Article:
Spending any significant amount of time with Lorelei Decker might give you the wrong impression about the visible symptoms of cancer.
Hang out with the Putnam City North senior golfer for an hour, and you'll leave thinking Hodgkin's Lymphoma causes the inability to stop smiling, an infectious positive attitude and moments of the purest optimism.
Beneath her sunny exterior, Decker has experienced all the common feelings you'd expect from a 17-year-old cancer patient since being diagnosed in late January.
Panic. Fear. Sadness.
Thoughts that cover the spectrum of worry, ranging from her own mortality to being bald at Senior Prom.
But those moments typically don't last long with Decker, and she'll be back to thinking about how excited she is to wear her new brunette wig — “I've never been brunette before,” she says with a laugh — or the pleasure in playing a golf tournament with her team.
“Through this, I've realized that it's bigger than just a golf tournament,” Decker said. “It's about my health, and having fun. So I can relax and realize that shooting 101 in a tournament is not going to be the death of me.”
Yes, she'll need a wig for prom. But she'll get to go to prom.
And yes, her radiation treatment will increase her chances of breast cancer when she's older. “But in order to get breast cancer, I have to live through this one,” she said.
Decker is getting to be a part of some memorable moments, like her upcoming Make-A-Wish Foundation event, in which she'll be Oklahoma City Thunder coach for a day.
On Friday, the Putnam City North soccer team is hosting a game that will double as a fundraiser for Decker. She'll get to sit on the bench with the team, and the players will be wearing lime green jerseys — the awareness color for Hodgkin's Lymphoma.
She misses out on things from time to time. Her golf team was in a tournament on Thursday, but she was busy with her regular chemotherapy treatment.
Survival rate for Decker's type of cancer is 80 percent or better, and the family has been encouraged by recent blood tests.
“It was just devastating to learn that Lorelei had cancer,” said PC North golf coach Tom Jedlicka. “She's a wonderful 17-year-old lady. Nobody that age should have to go through cancer of any kind. But I do believe in miracles. She's a very strong person, and I think she'll make it just fine. She's played in two golf tournaments. For someone with cancer, that's remarkable.
“I tell her or anyone else with cancer, just stay positive, say your prayers and do what the doctors tell you.”
Jedlicka knows. He beat cancer back in 2010.
Unfortunately, he learned in March that the cancer had returned in his brain and lungs. He had surgery on March 15, and the doctors think they got out all of the brain tumor, and chemotherapy is needed for the lung cancer.
But he had to step away from coaching, which he has done at PC North since arriving at the school in 1994.
Decker's smile fades when she talks about the man affectionately known as Coach Jed. He was her teacher in the fall of 2010 and encouraged her to go out for the golf team. Three months later, Decker made varsity, and now she's a team captain.
“I always thought when you had cancer, you had to wear a mask and stay away from people so you didn't get sick,” said Andrea Decker, Lorelei's mother. “But her oncologist tells her the more active you are, the better.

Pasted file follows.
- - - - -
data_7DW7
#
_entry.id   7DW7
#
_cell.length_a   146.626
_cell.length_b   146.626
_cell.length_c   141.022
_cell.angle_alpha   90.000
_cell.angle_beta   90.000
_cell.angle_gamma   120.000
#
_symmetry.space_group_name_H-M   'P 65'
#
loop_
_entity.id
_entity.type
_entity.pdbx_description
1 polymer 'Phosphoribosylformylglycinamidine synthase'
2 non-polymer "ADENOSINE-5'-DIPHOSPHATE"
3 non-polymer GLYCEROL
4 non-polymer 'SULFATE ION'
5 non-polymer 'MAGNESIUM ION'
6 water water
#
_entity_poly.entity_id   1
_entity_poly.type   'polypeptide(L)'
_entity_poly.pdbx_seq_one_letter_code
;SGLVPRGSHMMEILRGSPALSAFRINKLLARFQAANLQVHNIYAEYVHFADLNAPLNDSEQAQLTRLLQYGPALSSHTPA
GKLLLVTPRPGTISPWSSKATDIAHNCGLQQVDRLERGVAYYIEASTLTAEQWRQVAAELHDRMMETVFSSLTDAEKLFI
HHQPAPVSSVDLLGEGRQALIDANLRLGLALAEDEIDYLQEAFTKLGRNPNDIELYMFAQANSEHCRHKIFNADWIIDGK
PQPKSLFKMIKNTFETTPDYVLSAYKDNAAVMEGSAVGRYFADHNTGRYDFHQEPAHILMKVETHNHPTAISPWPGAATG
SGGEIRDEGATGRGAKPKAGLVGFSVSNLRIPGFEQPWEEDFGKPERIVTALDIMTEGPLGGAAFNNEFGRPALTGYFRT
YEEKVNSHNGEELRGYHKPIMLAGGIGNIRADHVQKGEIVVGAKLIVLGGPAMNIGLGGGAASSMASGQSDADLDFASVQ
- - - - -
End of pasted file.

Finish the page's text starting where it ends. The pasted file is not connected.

“If you quarantine yourself into a bubble and don't get out, you get depressed, you have muscle atrophy, your skills drop off, your confidence drops off and your immune system becomes depressed. So you get more sick.
“Golf could be saving Lorelei's life.”
Jedlicka maintains an upbeat view of life, which be believes is a key piece in winning the battle with cancer.
“I think a positive attitude is very important when it comes to a major disease like cancer,” Jedlicka said. “One thing my mother taught me was to try to stay positive in everything you do all the time.
“Lorelei and I have a special bond because we both have cancer. Hopefully we'll be able to sit around and talk about it for a long time.”
In January, Decker was at the funeral of a friend's sister, who had died from cancer, when she decided she needed to go to the doctor. She couldn't sit through the funeral because of a persistent cough.
Having dealt with asthma much of her life, Decker knew this was something more severe.
They found a rather large tumor in her chest, which turned out to be stage 2 Hodgkin's Lymphoma.
She had a biopsy, then another operation to insert a port for chemotherapy, which she receives every two weeks.
Decker is about one-third of the way through her 12 rounds of chemotherapy, and at the halfway point, doctors will perform another test to check on the condition of the tumor.
“It hasn't crossed my mind that I won't beat it,” she said. “I'm young and healthy. I believe in myself and my doctors and I believe in the power of prayer — and I have a lot of prayer.”
Through all of her difficult battle, Decker's focus has remained steadily on the opportunity to help others. She hopes to organize an event to do something special for an elementary school in the Putnam City district soon.
“Through everything everyone has done for me, I have everything that I need and all the support, so I want to use this opportunity for what I've always stood for, and that's to help others,” she said.
If Decker's experiences teach anyone anything, it should be that life is as bright as you want to make it.
“No one wants to get cancer when you're 17,” Decker said. “You can feel pity for yourself and feel like you drew the short straw. Or you can find blessings each day and be grateful, and that will push you through this journey.
“You have to fight it. You're going to have to go through this, no matter what, so you might as well find enjoyment and find blessings and make good out of it.”